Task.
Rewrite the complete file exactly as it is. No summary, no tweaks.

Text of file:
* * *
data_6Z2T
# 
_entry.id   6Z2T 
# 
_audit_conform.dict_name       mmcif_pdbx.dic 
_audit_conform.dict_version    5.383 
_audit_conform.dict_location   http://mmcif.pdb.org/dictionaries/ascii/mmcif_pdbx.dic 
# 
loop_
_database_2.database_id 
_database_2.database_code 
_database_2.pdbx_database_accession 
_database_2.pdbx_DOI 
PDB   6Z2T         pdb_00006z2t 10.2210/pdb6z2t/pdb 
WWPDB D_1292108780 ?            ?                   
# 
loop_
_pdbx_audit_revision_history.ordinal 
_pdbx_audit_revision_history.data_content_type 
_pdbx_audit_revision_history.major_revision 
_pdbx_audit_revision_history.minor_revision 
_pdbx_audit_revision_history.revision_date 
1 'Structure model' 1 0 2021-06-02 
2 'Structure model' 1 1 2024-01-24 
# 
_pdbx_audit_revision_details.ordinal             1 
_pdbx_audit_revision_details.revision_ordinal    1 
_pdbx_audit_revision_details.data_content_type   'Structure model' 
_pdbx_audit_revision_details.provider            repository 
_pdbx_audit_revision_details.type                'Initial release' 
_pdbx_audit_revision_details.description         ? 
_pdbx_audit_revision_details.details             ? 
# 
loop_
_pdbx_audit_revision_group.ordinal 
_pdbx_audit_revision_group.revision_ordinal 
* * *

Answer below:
data_6Z2T
# 
_entry.id   6Z2T 
# 
_audit_conform.dict_name       mmcif_pdbx.dic 
_audit_conform.dict_version    5.383 
_audit_conform.dict_location   http://mmcif.pdb.org/dictionaries/ascii/mmcif_pdbx.dic 
# 
loop_
_database_2.database_id 
_database_2.database_code 
_database_2.pdbx_database_accession 
_database_2.pdbx_DOI 
PDB   6Z2T         pdb_00006z2t 10.2210/pdb6z2t/pdb 
WWPDB D_1292108780 ?            ?                   
# 
loop_
_pdbx_audit_revision_history.ordinal 
_pdbx_audit_revision_history.data_content_type 
_pdbx_audit_revision_history.major_revision 
_pdbx_audit_revision_history.minor_revision 
_pdbx_audit_revision_history.revision_date 
1 'Structure model' 1 0 2021-06-02 
2 'Structure model' 1 1 2024-01-24 
# 
_pdbx_audit_revision_details.ordinal             1 
_pdbx_audit_revision_details.revision_ordinal    1 
_pdbx_audit_revision_details.data_content_type   'Structure model' 
_pdbx_audit_revision_details.provider            repository 
_pdbx_audit_revision_details.type                'Initial release' 
_pdbx_audit_revision_details.description         ? 
_pdbx_audit_revision_details.details             ? 
# 
loop_
_pdbx_audit_revision_group.ordinal 
_pdbx_audit_revision_group.revision_ordinal 